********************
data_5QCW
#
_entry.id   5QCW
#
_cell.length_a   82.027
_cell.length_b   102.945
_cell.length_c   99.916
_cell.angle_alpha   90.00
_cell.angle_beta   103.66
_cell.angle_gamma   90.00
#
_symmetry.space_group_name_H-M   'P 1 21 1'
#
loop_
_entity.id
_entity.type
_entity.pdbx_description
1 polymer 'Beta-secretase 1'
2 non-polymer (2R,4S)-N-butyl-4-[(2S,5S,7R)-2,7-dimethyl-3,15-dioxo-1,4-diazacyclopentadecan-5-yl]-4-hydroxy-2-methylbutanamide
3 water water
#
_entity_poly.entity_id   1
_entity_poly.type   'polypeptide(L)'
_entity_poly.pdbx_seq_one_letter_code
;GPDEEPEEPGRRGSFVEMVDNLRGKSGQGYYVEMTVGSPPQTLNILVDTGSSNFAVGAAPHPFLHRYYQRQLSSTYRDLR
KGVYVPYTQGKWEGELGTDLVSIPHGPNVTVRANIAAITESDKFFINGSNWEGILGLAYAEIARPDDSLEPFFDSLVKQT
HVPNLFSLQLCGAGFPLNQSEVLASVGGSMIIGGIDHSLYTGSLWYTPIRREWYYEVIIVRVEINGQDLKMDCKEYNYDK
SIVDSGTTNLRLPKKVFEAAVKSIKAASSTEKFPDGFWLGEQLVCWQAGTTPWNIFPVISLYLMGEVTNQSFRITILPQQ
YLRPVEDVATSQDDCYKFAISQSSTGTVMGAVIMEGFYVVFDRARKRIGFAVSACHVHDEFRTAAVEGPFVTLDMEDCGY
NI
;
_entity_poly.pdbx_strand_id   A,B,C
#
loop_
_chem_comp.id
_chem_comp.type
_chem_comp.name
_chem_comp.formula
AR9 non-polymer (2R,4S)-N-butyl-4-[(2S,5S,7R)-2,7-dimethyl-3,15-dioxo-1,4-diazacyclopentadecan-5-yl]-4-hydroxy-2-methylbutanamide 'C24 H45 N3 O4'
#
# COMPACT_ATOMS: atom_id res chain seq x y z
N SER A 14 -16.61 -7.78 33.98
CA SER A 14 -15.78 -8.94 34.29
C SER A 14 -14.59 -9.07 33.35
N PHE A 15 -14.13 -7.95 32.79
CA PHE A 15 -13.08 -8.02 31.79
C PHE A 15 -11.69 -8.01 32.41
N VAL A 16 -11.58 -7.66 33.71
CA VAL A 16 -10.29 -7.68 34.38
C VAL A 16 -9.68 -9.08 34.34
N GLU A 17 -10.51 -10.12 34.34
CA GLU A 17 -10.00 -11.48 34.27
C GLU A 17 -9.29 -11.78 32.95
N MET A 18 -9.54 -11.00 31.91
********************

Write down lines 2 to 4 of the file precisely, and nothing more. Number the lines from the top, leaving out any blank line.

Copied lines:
#
_entry.id   5QCW
#